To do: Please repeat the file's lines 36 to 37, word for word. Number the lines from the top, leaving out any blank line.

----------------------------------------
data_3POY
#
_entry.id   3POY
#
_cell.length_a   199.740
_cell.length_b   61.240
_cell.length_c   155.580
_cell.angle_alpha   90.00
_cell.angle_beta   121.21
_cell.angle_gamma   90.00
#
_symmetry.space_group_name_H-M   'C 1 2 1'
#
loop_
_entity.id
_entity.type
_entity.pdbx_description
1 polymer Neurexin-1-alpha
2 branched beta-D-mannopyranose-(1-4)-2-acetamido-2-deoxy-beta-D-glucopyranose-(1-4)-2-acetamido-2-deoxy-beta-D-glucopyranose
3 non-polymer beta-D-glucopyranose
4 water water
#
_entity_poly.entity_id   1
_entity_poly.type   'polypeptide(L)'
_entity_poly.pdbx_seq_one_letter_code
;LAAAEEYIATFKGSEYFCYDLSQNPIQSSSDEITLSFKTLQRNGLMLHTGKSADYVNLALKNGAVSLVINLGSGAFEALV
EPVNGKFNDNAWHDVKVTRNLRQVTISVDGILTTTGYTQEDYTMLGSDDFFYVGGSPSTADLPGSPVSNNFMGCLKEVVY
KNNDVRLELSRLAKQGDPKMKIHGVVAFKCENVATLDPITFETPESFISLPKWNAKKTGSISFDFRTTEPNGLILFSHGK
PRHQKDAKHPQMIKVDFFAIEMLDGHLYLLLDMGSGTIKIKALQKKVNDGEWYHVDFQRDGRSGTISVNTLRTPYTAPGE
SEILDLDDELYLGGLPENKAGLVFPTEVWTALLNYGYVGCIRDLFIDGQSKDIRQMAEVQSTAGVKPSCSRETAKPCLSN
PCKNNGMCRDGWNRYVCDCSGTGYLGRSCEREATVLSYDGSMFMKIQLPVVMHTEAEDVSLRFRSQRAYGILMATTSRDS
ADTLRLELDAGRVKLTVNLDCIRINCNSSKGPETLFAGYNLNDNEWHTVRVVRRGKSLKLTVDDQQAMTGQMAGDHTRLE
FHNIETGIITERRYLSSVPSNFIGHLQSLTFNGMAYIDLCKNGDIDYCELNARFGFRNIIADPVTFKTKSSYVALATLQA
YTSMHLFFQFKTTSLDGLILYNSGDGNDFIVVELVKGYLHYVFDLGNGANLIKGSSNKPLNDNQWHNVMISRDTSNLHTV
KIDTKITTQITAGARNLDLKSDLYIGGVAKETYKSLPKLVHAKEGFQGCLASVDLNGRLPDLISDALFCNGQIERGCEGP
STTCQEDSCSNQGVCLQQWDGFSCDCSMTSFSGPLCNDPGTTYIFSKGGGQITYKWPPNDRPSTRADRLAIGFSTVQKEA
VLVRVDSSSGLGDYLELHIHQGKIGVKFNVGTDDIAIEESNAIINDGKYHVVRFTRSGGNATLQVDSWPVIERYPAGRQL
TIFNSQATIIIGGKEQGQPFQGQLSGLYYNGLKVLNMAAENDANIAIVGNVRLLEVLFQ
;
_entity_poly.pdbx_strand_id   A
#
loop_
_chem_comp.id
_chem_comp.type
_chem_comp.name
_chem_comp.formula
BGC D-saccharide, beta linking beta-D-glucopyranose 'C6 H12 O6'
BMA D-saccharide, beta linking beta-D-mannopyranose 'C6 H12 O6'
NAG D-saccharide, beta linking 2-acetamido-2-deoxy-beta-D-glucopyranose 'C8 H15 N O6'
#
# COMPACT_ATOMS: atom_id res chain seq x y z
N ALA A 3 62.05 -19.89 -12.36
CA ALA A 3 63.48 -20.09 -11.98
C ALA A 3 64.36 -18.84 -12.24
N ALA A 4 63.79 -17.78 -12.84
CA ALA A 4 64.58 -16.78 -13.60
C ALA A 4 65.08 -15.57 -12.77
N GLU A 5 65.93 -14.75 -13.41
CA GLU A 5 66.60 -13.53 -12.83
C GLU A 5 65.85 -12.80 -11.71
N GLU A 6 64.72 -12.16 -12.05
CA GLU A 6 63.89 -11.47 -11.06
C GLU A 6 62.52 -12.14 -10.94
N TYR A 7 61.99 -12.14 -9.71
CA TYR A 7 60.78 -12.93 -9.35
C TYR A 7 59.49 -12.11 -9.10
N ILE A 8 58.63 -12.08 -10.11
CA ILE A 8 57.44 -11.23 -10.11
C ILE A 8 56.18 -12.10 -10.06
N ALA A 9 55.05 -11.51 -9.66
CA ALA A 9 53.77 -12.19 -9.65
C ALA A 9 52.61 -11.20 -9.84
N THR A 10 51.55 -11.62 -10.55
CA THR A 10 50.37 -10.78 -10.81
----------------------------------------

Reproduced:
STTCQEDSCSNQGVCLQQWDGFSCDCSMTSFSGPLCNDPGTTYIFSKGGGQITYKWPPNDRPSTRADRLAIGFSTVQKEA
VLVRVDSSSGLGDYLELHIHQGKIGVKFNVGTDDIAIEESNAIINDGKYHVVRFTRSGGNATLQVDSWPVIERYPAGRQL